While some artists are struggling to stay afloat in a down economy (forming co-ops to display their wares along the shops in the Brickelltown region), other merchants are reinventing themselves. Jessica Solberg recently combined her Riverstone home store with Kathleen McLennen’s Painted Cottage, a high-end consignment shop – displaying pewter wedding gifts next to a mannequin adorned with a Christian Dior coat and Gucci bag.
“It’s thinking outside the box,” said McLennen. “It works. We’ve flourished when others have faded.”
Indeed, a few dozen Truckee shops have closed in the past three years, but Saunders reiterated one merchant’s refrain. “One thing you can say about Truckee is not only is it a tight-knit community, but we’re strong,” Saunders said. “We’re resilient. You kind of have to be to live in this environment with the winters we have and all. We’re survivors, absolutely.”
If You Go
The Cedar Sport Hotel
10918 Brockway Road
Truckee, CA 96161
Just minutes from downtown Truckee, it fuses innovative architecture with the best of contemporary design, creating 42 rooms and suites in a hip European style. The merlot and camel color scheme is relaxing, as is the luxurious European bedding system with individual down comforters.
Rates range from $150 to $330.
The Ritz Carlton
13031 Ritz Carlton Highlands Ct
This is the ultimate in relaxation with its setting mid-mountain at the Northstar-at-Tahoe ski resort and just minutes from the beaches of North Lake Tahoe. The 170-room hotel has ski-in/ski-out accommodations, a premier spa and a two-night golf package (starting at $449 per night) that includes rounds at both Old Greenwood and Gray’s Crossing.
1850 W Lake Blvd
Tahoe City, CA 96146
There’s a reason this lakeside resort in Tahoe City bears this name, what with its roof-top sun deck and sun-splashed patio-bar just steps from the clear blue waters of Lake Tahoe.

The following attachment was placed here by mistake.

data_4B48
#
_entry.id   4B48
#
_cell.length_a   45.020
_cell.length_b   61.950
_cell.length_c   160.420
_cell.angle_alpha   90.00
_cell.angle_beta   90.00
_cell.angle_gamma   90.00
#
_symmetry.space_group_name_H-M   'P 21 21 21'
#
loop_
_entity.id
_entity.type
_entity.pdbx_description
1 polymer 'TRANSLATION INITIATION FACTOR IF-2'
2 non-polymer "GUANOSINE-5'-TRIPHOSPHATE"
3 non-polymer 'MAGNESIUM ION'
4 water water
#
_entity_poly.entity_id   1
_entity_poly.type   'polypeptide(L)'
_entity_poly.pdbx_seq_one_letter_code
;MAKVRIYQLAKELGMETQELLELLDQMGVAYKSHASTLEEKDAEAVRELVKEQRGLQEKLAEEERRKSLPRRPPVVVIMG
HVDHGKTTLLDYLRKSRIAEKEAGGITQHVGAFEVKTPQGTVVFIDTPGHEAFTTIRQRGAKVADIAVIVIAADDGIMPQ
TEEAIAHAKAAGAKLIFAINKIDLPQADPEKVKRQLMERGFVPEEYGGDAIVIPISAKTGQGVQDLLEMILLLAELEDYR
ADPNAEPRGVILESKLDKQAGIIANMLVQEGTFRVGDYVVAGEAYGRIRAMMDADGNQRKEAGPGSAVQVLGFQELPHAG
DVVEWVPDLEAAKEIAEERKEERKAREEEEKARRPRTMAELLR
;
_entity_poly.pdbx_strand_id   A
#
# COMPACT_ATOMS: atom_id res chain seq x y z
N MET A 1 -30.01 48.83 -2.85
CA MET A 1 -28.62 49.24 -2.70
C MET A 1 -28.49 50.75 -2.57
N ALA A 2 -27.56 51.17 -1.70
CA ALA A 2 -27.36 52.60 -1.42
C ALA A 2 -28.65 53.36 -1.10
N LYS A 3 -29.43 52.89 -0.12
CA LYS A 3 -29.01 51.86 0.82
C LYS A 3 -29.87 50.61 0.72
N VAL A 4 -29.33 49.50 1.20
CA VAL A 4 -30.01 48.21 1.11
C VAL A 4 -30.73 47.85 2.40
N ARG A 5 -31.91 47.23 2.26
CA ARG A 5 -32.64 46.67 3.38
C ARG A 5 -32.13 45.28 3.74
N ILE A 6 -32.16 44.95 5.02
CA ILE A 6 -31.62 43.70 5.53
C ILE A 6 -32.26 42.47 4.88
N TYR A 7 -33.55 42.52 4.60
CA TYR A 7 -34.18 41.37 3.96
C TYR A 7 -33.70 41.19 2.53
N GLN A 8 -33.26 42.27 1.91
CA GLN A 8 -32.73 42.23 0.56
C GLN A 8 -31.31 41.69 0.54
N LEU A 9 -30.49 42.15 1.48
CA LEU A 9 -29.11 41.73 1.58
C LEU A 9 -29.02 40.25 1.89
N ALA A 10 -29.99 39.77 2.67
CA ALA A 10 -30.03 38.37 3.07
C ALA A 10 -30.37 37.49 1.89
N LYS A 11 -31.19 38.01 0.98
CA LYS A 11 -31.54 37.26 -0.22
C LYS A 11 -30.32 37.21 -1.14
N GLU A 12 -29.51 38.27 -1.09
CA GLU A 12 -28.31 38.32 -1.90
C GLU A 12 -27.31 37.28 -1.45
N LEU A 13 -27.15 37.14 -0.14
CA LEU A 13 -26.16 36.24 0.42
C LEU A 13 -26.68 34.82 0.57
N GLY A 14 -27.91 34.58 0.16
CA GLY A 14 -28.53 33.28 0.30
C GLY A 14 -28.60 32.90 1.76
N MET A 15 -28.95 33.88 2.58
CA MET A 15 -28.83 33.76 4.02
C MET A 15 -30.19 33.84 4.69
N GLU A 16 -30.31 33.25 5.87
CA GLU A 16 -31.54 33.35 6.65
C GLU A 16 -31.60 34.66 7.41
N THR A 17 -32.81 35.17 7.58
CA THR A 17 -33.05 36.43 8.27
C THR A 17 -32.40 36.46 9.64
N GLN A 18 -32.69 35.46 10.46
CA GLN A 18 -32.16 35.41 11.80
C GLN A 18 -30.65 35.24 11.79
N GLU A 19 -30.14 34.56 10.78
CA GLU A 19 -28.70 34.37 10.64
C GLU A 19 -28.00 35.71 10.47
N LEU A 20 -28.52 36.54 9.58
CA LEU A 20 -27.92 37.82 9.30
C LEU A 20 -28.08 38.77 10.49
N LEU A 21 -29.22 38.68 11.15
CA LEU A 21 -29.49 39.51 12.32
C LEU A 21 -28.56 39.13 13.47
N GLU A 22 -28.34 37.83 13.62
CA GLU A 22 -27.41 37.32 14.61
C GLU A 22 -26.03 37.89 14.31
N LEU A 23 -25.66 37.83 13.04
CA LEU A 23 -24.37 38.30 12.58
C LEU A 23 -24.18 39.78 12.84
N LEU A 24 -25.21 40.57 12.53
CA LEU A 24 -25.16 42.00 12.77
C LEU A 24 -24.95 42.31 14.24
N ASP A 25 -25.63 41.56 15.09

With a little haggling, I was offered a two-night stay for $300, including $60 food/beverage credit, full breakfast, afternoon snack and half-bottle of sparkling wine – with a balcony and partial lake view.
Lake Tahoe Vacation Rentals – Find the perfect rental on TripAdvisor.
10118 Donner Pass Road
Truckee, CA 96161-0353
Drunken Monkey Sushi
11253 Brockway road
Truckee, CA 96161
10007 Bridge Street
Truckee, CA 96161-0273
The roads around Lake Tahoe can get crowded, especially in summer with so much construction. But the drive from Graeagle to Truckee is serene and postcard perfect.
South of Graeagle take the Gold Lake Highway, which straddles the Pacific Crest Trail and cuts through the Lakes Basin Recreational Area, with more than 30 alpine lakes and streams in a 10-mile radius. Down the highway, a carpet of green moss grows skyward on the stately pines, leaving me scrambling out of snow banks to take in the intense colors.
I stopped at Gold Lake, then Goose Lake and finally Salmon Lake, where a man was treating his dog to a swim now that the ice has finally melted.
The only thing prettier is seeing a colt working out his fresh legs in the late afternoon sun near Sierraville.
Lagoon and Spa
Squaw Valley Ski Resort looks deserted in the summer, but ride a cable car to the 8,200-foot summit and indulge in the lagoon and spa. The free-form lagoon features 25-yard lap lanes and two islands landscaped with waterfalls and native boulders. Cable car ride and swim passes are $32.
Unwind on the water
One can sail, water-ski or jet-ski on the lake, but to combine the best of a workout and relaxation, try renting a kayak. On a quiet Monday, I paddled from Homewood High and Dry Marina (Tel: 530.583.7417) on the west shore until I could see Heavenly Ski Resort on the south shore. In between, the crystal-clear water seemed to change color four times, from teal to forest green then aquamarine and finally cobalt blue.